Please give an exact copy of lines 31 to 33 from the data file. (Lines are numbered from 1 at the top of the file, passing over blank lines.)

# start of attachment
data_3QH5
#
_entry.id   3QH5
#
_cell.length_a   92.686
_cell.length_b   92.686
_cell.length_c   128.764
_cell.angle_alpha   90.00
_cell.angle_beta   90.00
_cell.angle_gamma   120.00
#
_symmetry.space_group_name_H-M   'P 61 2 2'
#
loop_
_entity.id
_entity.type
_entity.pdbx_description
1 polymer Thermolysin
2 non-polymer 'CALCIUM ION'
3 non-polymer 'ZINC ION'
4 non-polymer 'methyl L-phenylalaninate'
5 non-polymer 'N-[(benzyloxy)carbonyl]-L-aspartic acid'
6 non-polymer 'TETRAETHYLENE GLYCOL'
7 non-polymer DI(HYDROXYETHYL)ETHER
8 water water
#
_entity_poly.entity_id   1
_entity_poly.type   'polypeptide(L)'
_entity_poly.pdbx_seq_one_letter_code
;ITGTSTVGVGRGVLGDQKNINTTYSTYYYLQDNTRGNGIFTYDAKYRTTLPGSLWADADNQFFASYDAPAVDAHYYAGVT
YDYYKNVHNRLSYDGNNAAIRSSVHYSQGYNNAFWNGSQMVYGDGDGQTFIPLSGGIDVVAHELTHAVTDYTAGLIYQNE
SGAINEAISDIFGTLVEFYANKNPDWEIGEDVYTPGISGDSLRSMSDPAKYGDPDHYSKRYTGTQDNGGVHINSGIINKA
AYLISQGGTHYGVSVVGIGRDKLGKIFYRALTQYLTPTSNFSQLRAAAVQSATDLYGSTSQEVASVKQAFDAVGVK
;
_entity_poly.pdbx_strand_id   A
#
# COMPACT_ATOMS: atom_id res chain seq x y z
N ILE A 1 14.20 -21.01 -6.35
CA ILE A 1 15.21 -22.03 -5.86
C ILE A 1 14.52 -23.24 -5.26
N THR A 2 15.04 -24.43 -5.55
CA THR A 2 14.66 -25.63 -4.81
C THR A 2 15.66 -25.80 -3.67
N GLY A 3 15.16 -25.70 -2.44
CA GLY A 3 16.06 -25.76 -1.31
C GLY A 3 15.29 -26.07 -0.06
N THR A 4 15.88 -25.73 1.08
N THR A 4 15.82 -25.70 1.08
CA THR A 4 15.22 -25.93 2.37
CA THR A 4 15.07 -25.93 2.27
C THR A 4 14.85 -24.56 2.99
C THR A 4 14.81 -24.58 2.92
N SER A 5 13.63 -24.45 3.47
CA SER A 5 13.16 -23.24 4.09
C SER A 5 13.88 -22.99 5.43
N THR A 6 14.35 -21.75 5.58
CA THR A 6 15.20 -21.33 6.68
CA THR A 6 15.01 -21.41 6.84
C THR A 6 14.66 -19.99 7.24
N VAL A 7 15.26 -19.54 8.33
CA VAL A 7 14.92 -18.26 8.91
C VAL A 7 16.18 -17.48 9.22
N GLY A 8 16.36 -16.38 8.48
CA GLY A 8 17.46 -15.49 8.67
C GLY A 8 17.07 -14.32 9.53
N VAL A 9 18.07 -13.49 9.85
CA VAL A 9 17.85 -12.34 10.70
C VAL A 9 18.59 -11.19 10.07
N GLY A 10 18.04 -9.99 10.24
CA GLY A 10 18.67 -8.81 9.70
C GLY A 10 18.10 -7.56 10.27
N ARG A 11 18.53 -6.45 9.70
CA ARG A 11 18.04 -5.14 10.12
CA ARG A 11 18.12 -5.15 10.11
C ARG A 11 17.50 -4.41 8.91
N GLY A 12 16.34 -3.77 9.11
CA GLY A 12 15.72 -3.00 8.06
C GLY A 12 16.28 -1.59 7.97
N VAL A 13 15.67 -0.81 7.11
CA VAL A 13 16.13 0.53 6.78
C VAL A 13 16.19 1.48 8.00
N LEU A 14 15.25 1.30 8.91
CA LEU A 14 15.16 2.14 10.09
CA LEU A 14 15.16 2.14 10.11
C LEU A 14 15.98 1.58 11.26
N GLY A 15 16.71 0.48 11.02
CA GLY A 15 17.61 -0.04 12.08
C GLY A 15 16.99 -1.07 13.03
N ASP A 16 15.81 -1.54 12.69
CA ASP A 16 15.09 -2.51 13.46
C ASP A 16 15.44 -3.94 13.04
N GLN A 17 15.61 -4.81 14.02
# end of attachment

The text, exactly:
YDYYKNVHNRLSYDGNNAAIRSSVHYSQGYNNAFWNGSQMVYGDGDGQTFIPLSGGIDVVAHELTHAVTDYTAGLIYQNE
SGAINEAISDIFGTLVEFYANKNPDWEIGEDVYTPGISGDSLRSMSDPAKYGDPDHYSKRYTGTQDNGGVHINSGIINKA
AYLISQGGTHYGVSVVGIGRDKLGKIFYRALTQYLTPTSNFSQLRAAAVQSATDLYGSTSQEVASVKQAFDAVGVK